CAMBRIDGE — Matthew Bach, 28, of Summit, N.J., was the first finisher Saturday in the first Maryland Ironman, covering 140 miles in 8 hours, 51 minutes and 19 seconds.

Nathan Rickman of Fairfax, Va., finished second five minutes later and Lauren Capone of Santa Barbara, Calif., was the first woman to finish the race, in 9 hours and 26 minutes.

Several hours later people along the downtown run route were still cheering on triathletes as they completed the 26.2-mile run that was the final leg of the event. Spectators continued cheering on triathletes at the finish line at Long Wharf Park until the race closed at midnight.

Of the 1,494 athletes who started the triathlon 7 a.m. Saturday by wading into the Choptank River, 1,380 completed the course, which began from Great Marsh Park with a 2.2-mile swim in the Choptank, followed by 112 miles of bicycling through South Dorchester and then the 26.2-mile run through Cambridge.

Maryland Ironman drew participants from 17 countries and 48 states.

“It’s a great course,” Bach said of the first Maryland Ironman, pronouncing it “an awesome event.” With seasonal temperatures remaining under 90, little wind and no rain, Bach said the flat cycling and running courses were ideal.

“I hit just about every goal I had today,” Bach said after crossing the finish line.

The swim in the Choptank Saturday morning, with the water temperature at 74 degrees was “a little rough,” Bach said, “and choppy.”

Dorchester’s first Maryland Ironman replaces the former ChesapeakeMan full triathlon which was held here each September.

When the Columbia Triathlon Association was no longer able to organize June’s Eagleman half triathlon here or the ChesapeakeMan, the World Triathlon Association agreed to take over both events, which is how the first Maryland Ironman was created.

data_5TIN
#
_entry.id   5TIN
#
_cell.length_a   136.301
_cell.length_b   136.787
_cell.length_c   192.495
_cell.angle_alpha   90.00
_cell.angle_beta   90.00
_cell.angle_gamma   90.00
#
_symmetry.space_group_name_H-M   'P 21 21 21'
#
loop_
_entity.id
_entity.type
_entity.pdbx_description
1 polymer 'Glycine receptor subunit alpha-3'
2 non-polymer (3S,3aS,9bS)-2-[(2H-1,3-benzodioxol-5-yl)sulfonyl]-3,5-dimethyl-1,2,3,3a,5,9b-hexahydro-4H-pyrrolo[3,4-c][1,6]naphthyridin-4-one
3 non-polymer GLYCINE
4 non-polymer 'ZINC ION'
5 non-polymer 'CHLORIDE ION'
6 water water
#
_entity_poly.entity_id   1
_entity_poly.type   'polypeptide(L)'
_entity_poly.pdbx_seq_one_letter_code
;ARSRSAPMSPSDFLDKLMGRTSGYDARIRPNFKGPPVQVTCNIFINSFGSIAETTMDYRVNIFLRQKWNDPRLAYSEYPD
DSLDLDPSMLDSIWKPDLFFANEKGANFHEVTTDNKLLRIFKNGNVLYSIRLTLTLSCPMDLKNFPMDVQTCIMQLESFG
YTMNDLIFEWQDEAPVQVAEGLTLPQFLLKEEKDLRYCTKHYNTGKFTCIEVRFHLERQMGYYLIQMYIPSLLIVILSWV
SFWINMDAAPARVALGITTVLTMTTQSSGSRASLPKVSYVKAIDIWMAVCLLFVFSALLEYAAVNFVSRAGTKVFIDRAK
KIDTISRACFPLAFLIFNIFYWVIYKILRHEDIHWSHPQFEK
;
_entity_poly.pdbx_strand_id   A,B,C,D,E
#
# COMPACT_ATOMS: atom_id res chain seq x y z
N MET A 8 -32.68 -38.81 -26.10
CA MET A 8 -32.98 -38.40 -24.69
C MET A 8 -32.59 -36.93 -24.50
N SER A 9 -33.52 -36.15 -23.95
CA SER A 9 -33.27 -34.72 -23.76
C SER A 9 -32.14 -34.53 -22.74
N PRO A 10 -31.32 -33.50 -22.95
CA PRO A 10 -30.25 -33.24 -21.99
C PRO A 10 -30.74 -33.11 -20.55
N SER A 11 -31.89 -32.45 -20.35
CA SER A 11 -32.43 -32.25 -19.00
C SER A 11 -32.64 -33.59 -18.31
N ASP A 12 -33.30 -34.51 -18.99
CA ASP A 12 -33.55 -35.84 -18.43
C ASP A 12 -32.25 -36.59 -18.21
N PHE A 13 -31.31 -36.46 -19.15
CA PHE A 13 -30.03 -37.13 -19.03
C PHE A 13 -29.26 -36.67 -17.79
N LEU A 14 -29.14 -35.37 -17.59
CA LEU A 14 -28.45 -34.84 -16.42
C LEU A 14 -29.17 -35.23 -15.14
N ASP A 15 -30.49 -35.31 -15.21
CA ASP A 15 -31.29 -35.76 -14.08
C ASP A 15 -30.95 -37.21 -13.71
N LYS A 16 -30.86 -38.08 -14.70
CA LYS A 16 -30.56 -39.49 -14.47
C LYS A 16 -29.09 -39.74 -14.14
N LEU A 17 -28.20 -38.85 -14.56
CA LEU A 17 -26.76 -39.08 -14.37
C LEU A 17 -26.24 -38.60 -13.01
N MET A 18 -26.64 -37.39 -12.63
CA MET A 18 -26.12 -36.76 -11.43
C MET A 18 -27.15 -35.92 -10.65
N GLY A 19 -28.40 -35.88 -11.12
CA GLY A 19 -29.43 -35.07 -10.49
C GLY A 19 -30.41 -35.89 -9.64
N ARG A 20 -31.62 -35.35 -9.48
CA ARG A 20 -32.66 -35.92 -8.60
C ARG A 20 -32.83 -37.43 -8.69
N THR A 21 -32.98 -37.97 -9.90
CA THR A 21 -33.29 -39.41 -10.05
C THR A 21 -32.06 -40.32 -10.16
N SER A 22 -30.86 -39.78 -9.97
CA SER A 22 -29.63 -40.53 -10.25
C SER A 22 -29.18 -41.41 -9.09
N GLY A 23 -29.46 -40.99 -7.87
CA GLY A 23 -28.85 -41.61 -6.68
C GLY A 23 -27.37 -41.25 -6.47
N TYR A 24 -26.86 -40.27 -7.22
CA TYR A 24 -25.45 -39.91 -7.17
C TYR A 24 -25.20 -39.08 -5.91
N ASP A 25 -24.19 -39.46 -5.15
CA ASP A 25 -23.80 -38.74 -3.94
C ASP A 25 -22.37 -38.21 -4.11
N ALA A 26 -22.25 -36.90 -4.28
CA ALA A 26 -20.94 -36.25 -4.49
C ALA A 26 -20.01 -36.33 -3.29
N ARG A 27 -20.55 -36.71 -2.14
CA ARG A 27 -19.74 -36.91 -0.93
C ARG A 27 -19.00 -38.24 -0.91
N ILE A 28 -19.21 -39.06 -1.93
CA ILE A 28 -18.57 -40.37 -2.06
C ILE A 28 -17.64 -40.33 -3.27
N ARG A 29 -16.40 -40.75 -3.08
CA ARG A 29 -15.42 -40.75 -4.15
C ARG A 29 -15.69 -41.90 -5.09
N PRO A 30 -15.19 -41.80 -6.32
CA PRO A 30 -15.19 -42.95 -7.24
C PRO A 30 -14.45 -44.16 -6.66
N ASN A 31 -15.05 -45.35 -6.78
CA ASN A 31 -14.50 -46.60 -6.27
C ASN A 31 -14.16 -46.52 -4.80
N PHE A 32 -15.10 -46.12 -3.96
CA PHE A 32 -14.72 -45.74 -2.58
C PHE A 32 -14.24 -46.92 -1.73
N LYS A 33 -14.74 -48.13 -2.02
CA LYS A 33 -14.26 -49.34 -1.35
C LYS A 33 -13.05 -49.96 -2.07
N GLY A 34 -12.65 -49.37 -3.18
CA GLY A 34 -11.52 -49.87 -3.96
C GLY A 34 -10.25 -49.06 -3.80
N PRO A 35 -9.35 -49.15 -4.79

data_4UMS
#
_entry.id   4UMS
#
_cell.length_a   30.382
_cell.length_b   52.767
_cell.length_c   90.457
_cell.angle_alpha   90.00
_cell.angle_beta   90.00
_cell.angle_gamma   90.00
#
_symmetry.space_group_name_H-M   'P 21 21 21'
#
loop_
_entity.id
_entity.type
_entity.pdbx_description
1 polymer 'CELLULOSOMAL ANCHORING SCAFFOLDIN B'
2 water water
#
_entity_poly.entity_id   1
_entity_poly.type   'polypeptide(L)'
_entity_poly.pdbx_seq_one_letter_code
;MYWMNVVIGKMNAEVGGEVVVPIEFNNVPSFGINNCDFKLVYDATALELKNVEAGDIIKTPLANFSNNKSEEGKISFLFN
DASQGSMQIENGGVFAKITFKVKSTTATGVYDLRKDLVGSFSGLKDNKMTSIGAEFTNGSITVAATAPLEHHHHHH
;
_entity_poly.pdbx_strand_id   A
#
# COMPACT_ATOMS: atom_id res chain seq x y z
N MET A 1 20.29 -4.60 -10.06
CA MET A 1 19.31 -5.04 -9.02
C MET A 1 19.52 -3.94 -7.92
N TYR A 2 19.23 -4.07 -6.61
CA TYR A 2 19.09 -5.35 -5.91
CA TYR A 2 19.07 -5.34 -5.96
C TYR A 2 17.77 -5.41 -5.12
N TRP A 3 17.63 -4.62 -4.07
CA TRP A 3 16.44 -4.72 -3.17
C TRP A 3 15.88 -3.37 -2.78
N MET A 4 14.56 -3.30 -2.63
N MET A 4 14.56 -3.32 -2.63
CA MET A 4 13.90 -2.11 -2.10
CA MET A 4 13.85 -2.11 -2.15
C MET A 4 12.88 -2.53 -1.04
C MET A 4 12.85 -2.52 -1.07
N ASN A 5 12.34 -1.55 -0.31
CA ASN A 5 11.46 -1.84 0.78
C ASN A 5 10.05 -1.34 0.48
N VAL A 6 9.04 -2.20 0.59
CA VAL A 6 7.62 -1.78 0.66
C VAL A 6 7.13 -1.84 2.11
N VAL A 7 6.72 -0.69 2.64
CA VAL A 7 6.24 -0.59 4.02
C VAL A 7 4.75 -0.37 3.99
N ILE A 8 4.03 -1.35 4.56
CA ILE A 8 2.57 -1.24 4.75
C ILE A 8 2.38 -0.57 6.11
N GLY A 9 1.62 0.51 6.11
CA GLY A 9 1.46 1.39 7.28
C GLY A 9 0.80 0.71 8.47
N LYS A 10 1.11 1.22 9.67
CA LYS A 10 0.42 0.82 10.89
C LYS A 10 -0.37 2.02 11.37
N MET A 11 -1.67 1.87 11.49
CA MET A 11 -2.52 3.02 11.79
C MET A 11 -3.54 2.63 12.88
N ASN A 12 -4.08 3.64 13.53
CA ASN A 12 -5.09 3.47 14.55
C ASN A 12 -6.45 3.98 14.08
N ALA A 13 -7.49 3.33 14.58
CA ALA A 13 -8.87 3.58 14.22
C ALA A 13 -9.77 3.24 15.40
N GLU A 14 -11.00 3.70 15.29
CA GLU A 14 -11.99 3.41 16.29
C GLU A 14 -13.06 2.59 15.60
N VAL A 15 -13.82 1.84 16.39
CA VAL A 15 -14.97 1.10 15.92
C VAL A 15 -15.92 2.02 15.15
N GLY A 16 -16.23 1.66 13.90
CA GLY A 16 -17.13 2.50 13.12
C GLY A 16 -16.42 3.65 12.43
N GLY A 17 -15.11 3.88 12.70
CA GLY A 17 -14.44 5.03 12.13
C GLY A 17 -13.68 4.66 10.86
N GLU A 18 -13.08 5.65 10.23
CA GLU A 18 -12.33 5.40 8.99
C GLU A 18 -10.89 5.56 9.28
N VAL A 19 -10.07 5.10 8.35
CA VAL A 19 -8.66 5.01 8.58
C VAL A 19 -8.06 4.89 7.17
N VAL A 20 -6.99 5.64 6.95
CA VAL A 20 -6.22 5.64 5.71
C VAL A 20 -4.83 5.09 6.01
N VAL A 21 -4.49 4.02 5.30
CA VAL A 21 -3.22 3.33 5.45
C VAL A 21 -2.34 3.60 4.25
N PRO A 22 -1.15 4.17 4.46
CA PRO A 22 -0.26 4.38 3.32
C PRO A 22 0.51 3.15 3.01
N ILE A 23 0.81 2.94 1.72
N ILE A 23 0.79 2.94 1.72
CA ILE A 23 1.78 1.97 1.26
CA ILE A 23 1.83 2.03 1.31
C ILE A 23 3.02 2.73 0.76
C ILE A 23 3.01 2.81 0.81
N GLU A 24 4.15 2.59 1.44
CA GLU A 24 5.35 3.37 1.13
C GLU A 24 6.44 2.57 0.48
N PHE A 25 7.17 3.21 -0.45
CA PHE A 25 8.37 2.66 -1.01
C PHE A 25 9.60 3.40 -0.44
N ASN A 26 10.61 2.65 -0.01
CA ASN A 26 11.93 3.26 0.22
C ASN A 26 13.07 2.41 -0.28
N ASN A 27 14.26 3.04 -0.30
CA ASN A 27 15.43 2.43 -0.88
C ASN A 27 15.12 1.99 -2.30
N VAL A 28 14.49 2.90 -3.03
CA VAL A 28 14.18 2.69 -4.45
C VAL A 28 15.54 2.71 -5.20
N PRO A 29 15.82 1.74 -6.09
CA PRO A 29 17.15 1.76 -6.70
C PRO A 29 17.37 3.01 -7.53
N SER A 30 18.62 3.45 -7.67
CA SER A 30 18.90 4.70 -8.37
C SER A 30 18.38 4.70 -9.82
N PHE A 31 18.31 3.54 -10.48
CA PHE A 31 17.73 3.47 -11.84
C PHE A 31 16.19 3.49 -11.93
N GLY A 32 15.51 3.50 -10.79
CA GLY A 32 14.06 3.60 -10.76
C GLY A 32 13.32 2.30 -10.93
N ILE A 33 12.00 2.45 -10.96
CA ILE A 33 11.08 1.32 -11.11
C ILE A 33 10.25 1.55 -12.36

Registration has already opened for next year’s Maryland Ironman, scheduled Oct. 3, 2015, according to Maryland Ironman Race Director Gerry Boyle. The registration fee is $650 to participate, $50 more than the fee for this year’s event.

“The athletes have overwhelming fallen in love with our community,” Boyle said Sunday morning following an awards ceremony at the Hyatt Chesapeake Resort which saw the distribution of 30 slots for the 2015 Ironman in Hawaii.

The first Ironman was held in 1978 in Hawaii with 15 competitors to determine whether runners or swimmers were better athletes, with a cycling race added to up the odds. In a few years, the World Triathlon Association was formed to organize one of the world’s greatest athletic challenges.

Today there are Ironman races held throughout the world, with Dorchester one of 12 full triathlons licensed by the WTC in North America.

A $100,000 license fee was paid to the WTC by local government and private donors to hold Ironman Maryland in Dorchester County. Dorchester has the fee locked in at $100,000 for five years, Boyle said, adding that it is the lowest licensing fee paid to WTC by communities throughout the world.

In addition to a big boost to the local economy, the event also saw the donation of $45,000 by the Ironman Foundation to local organizations including volunteer fire companies, school teams and other organizations which manned aide stations during the event. That includes $10,000 donated to the Dorchester YMCA.

Maryland Ironman also helps the WTC provide a full triathlon in the Mid-Atlantic region, filling a gap between upstate New York and Florida’s Gulf Coast, other spots where full triathlons are held.

“We’re in the middle of one of the nation’s largest demographics for triathletes,” Boyle said.

Within the Ironman online community, some triathletes suggest Dorchester’s run and cycling routes are too easy because of the flat terrain. It may be the reason some opted for the Lake Tahoe Ironman which had been set for Sunday in California, but had to be cancelled due to smoke from wildfires.

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